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Homework Help: Particular solution of a PDE

  1. Aug 29, 2012 #1
    1. The problem statement, all variables and given/known data
    Find the solution of
    [tex]yu_x + xu_y = (y-x)e^{x-y}[/tex]

    that satisfies the auxiliary condition
    [tex]u(x,0) = x^4 + e^x[/tex]


    2. Relevant equations
    Given in question


    3. The attempt at a solution
    The general solution to this is [tex]u(x,y) = f(y^2-x^2)[/tex]

    Applying the auxiliary condition I get
    [tex]x^4 + e^x = u(x,0) = f(0^2-x^2)[/tex]

    This results in
    [tex]x^4 + e^x = f(-x^2)[/tex]

    This is where I'm getting stuck. I need to "make" something on the left side that resembles what is shown in the parenthesis.

    For example:
    [tex]x^4 = f(-x^2)[/tex]
    Re-writing this would give
    [tex](-x^2)^2 = f(-x^2)[/tex]
     
  2. jcsd
  3. Aug 29, 2012 #2

    LCKurtz

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    That is apparently the general solution to the homogeneous equation. Let's call it ##u_c(x,y)##

    I'm not a PDE expert, but I think what you need here is to find a particular solution ##u_p(x,y)## that solves the NH that you can add to your ##u_c(x,y)##. After that you can apply your boundary conditions to the general solution ##u(x,y)=u_c(x,y)+u_p(x,y)##. In ordinary DE you have techniques like undetermined coefficients and variation of parameters to help you with such tasks. You must have some corresponding techniques for PDE's, eh?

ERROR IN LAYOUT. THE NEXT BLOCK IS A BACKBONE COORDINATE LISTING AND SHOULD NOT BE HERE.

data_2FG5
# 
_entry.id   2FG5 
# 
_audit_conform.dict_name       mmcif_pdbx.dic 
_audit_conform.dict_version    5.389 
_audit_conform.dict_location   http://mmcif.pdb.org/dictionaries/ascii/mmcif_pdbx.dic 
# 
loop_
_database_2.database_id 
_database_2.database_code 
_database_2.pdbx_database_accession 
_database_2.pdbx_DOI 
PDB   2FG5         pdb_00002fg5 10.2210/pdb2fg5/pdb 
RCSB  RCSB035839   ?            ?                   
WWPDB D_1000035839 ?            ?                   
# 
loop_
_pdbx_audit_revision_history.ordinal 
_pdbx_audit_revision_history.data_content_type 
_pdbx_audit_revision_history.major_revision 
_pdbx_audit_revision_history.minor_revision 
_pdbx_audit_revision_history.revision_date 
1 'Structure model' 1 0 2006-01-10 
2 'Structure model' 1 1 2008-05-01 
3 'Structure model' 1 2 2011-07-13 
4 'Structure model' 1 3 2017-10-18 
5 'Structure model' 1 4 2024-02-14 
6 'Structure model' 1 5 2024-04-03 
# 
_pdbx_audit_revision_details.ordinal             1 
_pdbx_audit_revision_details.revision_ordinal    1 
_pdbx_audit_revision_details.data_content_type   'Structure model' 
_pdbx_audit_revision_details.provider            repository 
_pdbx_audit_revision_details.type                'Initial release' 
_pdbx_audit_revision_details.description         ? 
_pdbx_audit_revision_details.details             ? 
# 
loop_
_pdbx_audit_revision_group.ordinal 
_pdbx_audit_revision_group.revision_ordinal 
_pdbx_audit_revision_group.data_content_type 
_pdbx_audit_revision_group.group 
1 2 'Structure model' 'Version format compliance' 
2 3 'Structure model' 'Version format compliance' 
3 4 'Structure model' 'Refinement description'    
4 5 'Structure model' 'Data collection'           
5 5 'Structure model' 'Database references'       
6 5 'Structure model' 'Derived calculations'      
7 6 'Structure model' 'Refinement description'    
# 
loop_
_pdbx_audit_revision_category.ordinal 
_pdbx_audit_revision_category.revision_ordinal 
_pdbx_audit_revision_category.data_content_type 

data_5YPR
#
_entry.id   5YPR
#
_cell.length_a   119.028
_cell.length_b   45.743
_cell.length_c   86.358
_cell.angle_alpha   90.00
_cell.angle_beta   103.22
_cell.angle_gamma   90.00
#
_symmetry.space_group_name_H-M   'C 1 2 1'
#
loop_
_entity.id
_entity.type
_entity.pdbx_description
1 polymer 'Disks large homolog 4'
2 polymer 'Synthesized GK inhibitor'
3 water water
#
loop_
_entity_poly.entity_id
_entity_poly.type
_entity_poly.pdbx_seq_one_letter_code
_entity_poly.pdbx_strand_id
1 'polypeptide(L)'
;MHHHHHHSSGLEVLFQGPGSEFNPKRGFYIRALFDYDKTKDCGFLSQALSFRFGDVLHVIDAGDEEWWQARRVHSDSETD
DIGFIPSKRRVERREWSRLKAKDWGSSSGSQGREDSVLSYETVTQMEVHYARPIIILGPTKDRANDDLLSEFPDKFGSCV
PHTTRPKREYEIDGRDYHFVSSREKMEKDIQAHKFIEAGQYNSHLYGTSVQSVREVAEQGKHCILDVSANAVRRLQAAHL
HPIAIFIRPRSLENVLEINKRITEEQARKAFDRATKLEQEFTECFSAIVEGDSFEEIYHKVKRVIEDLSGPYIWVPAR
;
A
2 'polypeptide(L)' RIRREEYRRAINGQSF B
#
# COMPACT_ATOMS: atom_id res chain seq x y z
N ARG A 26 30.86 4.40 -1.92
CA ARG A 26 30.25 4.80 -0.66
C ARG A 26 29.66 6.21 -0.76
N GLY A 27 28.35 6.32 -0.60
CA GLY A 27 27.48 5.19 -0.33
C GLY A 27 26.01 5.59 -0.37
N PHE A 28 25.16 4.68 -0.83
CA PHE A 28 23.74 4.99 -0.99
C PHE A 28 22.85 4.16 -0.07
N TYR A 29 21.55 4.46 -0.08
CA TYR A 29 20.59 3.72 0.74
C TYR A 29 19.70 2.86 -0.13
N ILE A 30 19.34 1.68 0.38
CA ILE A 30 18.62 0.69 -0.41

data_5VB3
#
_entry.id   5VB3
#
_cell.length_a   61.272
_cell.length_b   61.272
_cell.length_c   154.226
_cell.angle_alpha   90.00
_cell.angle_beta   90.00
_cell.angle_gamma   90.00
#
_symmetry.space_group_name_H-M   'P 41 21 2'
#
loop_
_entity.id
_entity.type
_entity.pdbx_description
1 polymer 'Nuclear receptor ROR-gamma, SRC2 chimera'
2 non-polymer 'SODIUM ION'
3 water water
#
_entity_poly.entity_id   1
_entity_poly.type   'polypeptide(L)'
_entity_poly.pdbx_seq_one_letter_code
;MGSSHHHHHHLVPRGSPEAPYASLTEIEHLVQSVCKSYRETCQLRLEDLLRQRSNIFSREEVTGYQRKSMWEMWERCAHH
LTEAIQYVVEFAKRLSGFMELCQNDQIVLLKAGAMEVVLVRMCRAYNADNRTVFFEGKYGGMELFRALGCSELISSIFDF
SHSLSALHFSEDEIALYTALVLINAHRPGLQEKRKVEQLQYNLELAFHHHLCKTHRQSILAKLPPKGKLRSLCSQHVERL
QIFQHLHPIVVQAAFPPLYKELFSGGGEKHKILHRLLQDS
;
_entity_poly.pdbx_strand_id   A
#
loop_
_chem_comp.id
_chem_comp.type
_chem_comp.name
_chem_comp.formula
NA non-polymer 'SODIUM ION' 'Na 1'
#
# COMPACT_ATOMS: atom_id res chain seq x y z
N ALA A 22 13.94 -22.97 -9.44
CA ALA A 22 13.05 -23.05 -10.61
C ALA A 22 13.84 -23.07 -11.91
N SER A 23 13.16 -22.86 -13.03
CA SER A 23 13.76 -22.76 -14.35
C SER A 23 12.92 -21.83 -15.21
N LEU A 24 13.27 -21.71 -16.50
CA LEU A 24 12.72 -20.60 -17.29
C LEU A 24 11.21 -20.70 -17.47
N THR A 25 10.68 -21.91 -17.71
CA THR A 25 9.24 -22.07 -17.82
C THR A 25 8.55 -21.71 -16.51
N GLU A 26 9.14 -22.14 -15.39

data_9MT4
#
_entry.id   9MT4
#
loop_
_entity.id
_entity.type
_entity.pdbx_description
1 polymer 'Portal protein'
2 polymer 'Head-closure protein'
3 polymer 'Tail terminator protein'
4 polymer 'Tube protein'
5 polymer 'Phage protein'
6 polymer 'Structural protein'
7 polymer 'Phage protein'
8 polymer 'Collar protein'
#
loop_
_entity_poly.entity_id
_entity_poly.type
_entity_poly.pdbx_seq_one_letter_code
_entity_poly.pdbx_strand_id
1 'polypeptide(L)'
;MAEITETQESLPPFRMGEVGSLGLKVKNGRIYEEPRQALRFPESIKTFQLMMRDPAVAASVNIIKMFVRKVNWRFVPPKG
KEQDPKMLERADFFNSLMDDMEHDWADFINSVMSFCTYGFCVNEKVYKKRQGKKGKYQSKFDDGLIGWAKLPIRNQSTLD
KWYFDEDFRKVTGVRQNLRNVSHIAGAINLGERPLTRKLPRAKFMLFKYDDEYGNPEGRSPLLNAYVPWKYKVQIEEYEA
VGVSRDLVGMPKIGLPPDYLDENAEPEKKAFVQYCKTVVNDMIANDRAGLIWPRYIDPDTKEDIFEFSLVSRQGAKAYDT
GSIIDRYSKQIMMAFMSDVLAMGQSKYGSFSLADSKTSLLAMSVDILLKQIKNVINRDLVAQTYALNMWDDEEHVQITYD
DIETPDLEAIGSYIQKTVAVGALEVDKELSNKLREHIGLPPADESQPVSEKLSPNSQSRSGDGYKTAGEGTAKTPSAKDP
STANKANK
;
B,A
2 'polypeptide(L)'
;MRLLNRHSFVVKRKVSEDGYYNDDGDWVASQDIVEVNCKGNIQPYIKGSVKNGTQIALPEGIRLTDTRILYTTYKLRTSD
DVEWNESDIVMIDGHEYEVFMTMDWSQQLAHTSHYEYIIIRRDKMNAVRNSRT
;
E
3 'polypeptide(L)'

[Edit, Added later]: It isn't difficult to find a ##u_p(x,y)## by inspection.
     
    Last edited: Aug 29, 2012
  4. Aug 29, 2012 #3
    I think I figured out the answer and I think what threw me off was that the professor didn't have any work regarding the particular solution.

    Full solution
    [tex]u(x,y) = u_p(x,y) + u_c(x,y)[/tex]
    [tex]u(x,y) = e^{x-y} + f(y^2-x^2)[/tex]
    [tex]x^4 + e^x = u(x,0) = e^{x-0} + f(0^2-x^2)[/tex]
    [tex]x^4 + e^x = e^x + f(-x^2)[/tex]
    [tex]x^4 = f(-x^2)[/tex]
    [tex](-x^2)^2 = f(-x^2)[/tex]

    Solution is

    [tex]u(x,y) = (y^2-x^2)^2[/tex]
     
  5. Aug 30, 2012 #4

    LCKurtz

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    But that is a solution to the homogeneous equation, not the non-homogeneous equation you are given. You are close. Read my post #2 again to see the proper form for ##u##.
     
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